Transforming table, pt. 1: Happy drilling


This is one of my favorite projects in my upcoming book, “Build Stuff With Wood.” This table can be stacked on its side to form a bookcase or even made a little shorter as a stool. It is based on an elegantly simple, multi-use piece from the Bauhaus movement in Germany.

To make it easier to build, I traded the traditional dovetails in the corners for a simple dowel jig from And I found cool way to form tenons on the three big dowels that pass through the middle, using any router big or small. Still it’s the most complex project in the book, so I figured I’d roll it out here in parts.

Of course the book covers every last step, with lots of extra tips and tricks, but you can get the gist right here in these blog posts.

In this post, I’ll cover the all the drilling for the big and small dowels, starting with the dowel jig. Available at for just $15 the jig comes with the bit you need, plus a small stop collar that controls depth. I went with the 3/8-in. size, which is perfect for joining 3/4-in.-thick boards. And Rockler’s perfect-fitting dowel pins are just a few bucks more.

To make one table you need just one six-ft.-long pine board, sold as a 1×12 at home centers but actually about 3/4 in. by 11-1/4 in. Plus one 4-ft.-long, 1-in.-dia. dowel to make the three big spindles.

And you’ll need a bag of those 3/8-in. spiral dowel pins for the joints. They have a spiral groove that lets air and glue escape when you tap them into their hole.

So chop your boards to size however you want, and let’s get drilling!

After you cut your boards to size, you need to lay out the dowel spacing on the top board (put them about 1-1/2 in. apart and 3/4 in. from the ends) and then transfer those marks to the sides as shown, which is super easy.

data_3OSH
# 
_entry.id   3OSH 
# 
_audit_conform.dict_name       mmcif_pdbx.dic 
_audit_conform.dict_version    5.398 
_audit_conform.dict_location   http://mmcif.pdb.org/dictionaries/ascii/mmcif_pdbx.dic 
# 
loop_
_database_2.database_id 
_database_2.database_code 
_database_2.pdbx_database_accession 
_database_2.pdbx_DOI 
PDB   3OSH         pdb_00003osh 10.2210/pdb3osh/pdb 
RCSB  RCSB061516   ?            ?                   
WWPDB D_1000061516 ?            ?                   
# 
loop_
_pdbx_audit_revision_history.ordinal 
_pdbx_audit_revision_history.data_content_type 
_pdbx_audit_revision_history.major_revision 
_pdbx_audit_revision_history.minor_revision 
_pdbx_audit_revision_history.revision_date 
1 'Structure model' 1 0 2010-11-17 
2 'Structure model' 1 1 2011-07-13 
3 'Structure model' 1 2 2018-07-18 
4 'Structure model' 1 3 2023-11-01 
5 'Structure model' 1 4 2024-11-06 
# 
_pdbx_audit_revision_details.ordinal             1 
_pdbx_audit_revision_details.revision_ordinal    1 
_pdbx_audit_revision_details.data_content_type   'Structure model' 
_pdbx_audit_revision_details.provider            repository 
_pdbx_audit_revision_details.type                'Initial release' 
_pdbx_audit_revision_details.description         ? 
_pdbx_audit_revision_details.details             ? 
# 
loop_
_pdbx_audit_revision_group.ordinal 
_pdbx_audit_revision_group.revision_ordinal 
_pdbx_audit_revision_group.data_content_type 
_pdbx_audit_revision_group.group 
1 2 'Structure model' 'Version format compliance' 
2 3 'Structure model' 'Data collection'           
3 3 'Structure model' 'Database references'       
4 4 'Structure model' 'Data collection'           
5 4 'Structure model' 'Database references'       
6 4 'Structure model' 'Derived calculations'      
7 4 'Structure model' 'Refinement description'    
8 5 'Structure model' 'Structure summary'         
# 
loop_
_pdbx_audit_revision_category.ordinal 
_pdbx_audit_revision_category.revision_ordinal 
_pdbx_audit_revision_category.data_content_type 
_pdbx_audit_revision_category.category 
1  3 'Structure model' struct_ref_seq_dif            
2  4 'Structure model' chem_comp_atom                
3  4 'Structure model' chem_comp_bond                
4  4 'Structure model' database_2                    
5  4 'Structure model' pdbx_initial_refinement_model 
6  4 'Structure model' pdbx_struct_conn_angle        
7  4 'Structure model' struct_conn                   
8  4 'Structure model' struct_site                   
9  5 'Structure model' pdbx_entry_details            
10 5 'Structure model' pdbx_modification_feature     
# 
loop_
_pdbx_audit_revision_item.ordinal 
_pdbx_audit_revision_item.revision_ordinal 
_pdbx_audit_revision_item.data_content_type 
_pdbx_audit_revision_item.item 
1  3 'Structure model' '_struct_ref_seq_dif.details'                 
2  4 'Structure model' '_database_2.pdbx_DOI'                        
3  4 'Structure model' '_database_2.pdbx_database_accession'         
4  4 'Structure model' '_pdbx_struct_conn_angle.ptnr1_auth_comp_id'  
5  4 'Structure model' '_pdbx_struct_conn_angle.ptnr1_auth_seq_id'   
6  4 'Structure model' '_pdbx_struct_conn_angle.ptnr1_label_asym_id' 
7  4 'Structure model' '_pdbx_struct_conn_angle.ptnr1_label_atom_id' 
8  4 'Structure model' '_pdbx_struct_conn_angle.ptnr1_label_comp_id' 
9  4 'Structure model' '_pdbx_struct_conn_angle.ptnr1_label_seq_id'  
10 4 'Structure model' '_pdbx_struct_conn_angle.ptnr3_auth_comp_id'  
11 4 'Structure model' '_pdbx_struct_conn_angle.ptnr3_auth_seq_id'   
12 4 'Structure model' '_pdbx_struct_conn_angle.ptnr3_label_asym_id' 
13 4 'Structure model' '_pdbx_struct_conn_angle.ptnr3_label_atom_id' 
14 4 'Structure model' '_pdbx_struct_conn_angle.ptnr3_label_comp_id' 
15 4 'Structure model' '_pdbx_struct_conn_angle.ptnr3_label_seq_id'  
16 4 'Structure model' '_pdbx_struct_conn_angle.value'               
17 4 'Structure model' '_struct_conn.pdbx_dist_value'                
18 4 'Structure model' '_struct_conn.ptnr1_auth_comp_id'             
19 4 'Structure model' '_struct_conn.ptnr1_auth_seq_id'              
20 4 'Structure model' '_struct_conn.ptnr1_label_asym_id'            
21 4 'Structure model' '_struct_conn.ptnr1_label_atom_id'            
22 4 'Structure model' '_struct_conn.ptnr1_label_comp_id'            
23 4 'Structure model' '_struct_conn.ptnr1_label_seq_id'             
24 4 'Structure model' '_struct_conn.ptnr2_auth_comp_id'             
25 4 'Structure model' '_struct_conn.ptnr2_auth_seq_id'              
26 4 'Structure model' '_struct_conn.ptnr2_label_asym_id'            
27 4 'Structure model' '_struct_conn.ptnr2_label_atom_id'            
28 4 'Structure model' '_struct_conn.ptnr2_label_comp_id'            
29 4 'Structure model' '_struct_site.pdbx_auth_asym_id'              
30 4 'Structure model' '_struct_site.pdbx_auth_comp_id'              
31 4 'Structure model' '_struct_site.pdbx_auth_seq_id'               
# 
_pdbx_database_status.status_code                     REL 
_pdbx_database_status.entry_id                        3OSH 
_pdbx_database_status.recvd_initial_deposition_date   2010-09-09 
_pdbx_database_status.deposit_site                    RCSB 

This Rockler dowel jig is one of my favorites in the world. You can’t beat it for simplicity, and dowel joints are super strong.
I’m setting the stop collar on the drill so it will only go about 1/2 in. into the sides.
This is how easy it is to use this jig. You just line up one of the jig’s lines with your layout mark, and clamp the jig right there.
Clamp, drill, move the jig. Repeat.
The mating holes in the top will go right through it, so the dowels will show in the finished piece. Notice I had to carry the layout marks onto the ends of the boards here, and I’m using a long clamp to hold the jig in place. Also, there is a scrap board underneath to stop the bottoms of the holes from splintering.
Clamp, drill, move the jig, repeat.
Let’s drill the big holes for the big spindles. Here’s a trick: To keep the drill from wandering off your precise layout marks, make a dent with a nail first.
At some point, you should invest in a set of Forstner bits. No drill cuts big holes as cleanly. This one is 7/8 in. dia., just smaller than our 1-in. dowels. I’ll explain why later. A 3/4 in. bit would also work.
Some people say you can only use a Forstner bit in a drill press. That would be wrong. Notice the scrap board on the bottom side to prevent splintering again.
Clean as a whistle. In the next part, I’ll show you how to make smooth, round tenons on your spindles, to fit these nice holes we just drilled.







4 thoughts on “Transforming table, pt. 1: Happy drilling

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